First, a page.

Buy to let has, for a long time, been considered a great way for people to buy a home, with little risk of falling behind on their mortgage because tenants are covering mortgage payments. It can even be a bit of a money spinner, if they manage to make profit on the rent.

However, thanks to fluctuating house prices, the lowering of mortgage interest relief, the second-home stamp-duty surcharge and the recent cut to capital gains tax, long term lets are rapidly falling out of favour with buyers.

There has recently been a surge in interest in holiday lets, thanks to sites like Airbnb, which could persuade homeowners to think about this as an option.

UK holiday lets currently see a net yield of 6.1% on average, compared with just 5% for buy to let properties. Meanwhile, the weekly income for a holiday let is around three times as much as that of a long term letting, even taking into account downtime out of peak seasons. This makes this a very attractive proposition for home buyers who can’t see how a long term rental will benefit them financially.

However, there are factors to consider before deciding that a holiday rental is the right option for property buyers. A property must conform to certain criteria in order to qualify as a holiday let. It must be fully furnished and available for letting at least 210 days per year, and let for at least 105. Owners can’t count any time that they stay there themselves and will need to consistently advertise in order for the property to count as a commercial let.

Before a buyer decides which type of let is right for them, it is important to think about the benefits of both.

Long term rental benefits

  • Once let, the property has a set and steady income flow, that only changes at the end of the tenancy if the occupant decides to move out
  • The tenants keep the property maintained and there is very little work for the owner to do
  • The right tenants can make life easier for the homeowner by adding to the property and informing them if there is an issue that needs fixing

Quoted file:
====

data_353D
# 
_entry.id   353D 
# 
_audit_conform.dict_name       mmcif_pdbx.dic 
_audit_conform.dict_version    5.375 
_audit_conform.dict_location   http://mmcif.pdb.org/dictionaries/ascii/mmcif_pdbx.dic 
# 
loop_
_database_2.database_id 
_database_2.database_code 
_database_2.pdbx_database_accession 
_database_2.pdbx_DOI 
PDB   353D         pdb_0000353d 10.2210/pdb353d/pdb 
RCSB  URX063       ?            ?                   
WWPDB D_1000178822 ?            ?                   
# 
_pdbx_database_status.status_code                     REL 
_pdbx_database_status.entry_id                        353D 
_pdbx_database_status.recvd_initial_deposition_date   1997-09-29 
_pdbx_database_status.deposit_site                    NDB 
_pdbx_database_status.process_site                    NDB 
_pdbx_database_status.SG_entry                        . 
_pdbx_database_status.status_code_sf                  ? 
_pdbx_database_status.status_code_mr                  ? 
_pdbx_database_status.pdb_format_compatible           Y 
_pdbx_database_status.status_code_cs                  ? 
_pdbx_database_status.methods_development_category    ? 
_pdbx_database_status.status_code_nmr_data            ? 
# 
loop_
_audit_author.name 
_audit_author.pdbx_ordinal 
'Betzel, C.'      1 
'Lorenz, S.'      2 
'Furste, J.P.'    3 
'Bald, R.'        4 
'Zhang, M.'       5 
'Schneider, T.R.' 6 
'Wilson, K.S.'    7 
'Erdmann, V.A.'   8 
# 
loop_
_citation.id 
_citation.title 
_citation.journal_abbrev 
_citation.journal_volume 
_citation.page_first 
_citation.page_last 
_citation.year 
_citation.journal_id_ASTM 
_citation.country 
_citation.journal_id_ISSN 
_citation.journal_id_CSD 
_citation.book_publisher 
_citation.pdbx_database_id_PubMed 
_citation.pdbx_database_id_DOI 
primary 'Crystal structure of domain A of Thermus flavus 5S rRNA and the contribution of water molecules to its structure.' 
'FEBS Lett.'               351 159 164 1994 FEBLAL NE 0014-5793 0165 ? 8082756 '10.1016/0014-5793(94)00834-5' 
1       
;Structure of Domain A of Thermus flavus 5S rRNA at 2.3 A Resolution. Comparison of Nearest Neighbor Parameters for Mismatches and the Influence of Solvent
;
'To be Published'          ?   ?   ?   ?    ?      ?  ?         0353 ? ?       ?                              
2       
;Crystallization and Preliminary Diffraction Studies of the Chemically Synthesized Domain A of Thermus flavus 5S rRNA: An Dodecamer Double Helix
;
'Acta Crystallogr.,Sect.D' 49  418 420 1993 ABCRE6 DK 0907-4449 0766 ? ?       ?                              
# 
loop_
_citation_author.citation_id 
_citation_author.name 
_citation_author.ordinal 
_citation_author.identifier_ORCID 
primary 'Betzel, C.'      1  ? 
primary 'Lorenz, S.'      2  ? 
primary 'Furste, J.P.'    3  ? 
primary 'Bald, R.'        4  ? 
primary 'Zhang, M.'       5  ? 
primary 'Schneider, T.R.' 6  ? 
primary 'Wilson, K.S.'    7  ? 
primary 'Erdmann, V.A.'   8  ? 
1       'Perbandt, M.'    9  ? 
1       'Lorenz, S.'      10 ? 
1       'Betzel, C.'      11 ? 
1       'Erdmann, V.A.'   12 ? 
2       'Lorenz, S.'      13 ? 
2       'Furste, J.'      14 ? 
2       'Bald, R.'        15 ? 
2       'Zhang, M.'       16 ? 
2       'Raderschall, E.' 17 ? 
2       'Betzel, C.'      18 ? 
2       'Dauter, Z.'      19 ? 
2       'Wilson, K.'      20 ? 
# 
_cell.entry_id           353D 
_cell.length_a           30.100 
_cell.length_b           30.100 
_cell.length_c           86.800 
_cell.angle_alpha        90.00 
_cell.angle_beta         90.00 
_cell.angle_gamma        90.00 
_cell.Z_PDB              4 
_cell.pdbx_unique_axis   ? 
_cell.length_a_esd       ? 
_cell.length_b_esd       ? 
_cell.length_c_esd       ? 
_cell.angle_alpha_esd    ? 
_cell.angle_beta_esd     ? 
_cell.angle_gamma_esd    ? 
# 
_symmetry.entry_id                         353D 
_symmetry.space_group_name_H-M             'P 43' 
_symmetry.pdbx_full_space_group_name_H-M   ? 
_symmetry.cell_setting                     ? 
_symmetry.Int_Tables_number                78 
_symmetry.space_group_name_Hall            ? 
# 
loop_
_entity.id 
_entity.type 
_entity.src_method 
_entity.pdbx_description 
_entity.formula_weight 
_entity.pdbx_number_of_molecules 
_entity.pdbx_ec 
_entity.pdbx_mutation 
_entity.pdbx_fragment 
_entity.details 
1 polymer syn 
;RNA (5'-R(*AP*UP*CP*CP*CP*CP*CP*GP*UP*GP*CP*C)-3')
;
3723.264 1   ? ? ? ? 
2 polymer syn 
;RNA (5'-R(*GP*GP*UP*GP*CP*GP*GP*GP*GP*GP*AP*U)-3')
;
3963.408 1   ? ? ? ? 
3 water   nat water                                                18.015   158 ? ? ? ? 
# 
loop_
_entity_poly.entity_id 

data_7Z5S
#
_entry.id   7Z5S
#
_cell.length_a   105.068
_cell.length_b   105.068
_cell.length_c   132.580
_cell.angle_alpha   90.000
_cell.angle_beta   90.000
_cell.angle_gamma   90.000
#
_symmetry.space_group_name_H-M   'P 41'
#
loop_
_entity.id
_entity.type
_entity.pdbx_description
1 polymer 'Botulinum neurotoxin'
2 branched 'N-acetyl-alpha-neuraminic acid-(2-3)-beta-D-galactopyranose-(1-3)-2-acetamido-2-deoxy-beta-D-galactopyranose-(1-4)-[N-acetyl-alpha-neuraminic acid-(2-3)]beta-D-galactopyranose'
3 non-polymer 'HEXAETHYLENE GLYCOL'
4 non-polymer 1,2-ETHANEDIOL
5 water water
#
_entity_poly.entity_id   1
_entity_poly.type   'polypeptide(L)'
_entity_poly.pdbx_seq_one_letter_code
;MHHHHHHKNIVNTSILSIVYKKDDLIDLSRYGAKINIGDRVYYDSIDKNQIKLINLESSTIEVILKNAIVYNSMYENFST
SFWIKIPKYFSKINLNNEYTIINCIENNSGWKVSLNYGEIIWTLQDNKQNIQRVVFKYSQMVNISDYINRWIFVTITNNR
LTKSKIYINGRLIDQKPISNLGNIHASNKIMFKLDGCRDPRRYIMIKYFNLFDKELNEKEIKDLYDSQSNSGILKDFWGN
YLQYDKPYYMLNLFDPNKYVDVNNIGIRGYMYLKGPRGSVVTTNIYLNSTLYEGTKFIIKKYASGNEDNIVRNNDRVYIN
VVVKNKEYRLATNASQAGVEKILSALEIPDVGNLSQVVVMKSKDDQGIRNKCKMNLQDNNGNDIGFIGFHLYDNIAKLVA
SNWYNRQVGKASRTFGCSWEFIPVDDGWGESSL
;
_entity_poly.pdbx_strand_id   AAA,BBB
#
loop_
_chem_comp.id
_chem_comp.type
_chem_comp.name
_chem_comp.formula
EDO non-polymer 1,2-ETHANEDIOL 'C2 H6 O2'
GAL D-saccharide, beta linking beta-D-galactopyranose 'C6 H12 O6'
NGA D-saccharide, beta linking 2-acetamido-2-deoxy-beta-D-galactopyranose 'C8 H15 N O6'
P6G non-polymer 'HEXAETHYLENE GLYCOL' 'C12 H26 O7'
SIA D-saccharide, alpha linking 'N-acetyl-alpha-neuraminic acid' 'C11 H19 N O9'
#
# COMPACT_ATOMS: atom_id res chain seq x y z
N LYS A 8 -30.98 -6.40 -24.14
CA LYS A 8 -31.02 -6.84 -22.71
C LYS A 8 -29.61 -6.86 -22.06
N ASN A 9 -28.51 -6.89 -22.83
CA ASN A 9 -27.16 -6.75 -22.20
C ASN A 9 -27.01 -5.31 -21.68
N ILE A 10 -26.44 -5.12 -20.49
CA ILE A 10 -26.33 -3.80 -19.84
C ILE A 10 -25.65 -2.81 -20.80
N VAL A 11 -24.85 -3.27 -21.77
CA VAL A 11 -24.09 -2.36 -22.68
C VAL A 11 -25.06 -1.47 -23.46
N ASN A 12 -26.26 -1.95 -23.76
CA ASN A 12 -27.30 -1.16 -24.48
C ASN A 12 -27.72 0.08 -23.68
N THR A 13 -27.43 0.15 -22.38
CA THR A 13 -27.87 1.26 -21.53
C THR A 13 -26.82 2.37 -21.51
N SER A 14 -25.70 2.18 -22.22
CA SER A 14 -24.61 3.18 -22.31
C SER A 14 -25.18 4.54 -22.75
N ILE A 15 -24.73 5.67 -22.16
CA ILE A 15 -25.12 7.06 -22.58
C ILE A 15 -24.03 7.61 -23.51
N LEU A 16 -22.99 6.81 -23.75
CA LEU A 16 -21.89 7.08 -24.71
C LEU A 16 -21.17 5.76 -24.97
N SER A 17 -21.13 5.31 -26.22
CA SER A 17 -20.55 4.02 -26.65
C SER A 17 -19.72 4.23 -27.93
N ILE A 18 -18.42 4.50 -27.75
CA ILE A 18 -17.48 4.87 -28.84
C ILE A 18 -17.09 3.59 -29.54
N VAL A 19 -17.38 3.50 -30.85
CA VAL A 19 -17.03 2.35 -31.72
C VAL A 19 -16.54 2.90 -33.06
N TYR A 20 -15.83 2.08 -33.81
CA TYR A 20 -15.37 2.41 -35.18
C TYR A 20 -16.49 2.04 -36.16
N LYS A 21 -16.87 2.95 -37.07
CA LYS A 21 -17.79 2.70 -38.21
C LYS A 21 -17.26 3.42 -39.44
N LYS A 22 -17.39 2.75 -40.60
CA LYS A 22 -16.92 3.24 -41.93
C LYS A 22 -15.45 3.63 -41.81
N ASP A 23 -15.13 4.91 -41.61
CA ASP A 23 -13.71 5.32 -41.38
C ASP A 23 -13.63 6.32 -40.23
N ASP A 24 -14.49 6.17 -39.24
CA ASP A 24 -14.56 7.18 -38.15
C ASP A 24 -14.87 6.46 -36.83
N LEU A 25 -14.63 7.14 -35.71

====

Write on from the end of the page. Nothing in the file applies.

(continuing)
• The rent stays the same so that there aren’t variations depending on the time of year
  • Less upfront costs as most rental properties can be let unfurnished
  • Landlords can offset expenses using their rental income.

Holiday let benefits

  • Guests pay upfront so there is no chance of rent being missed
  • Potentially very lucrative if the property is popular
  • The owner can use the property themselves when they want a holiday
  • Landlords can check up on the property between guests and do any maintenance work
  • Safety regulations are less involved
  • 100% capital allowances on the first £250,000 earned
  • Chance of capital gains tax relief when the property is sold
  • Not subject the tax break reduction that long term lets are

Buying holiday lets v long term lets

With any buy to let property, it is important to think about how it is going to be paid for. Many lenders are less comfortable dealing with holiday lets as any calculations the buyer makes are based on an income projection rather than financial facts. Long term lets are easier to get financing for, for this reason, as once the property is let them the income is steady.

Clients should always speak to a mortgage advisor and an estate agent before they make any firm decisions on the type of let that they want, to get help deciding what is best for them.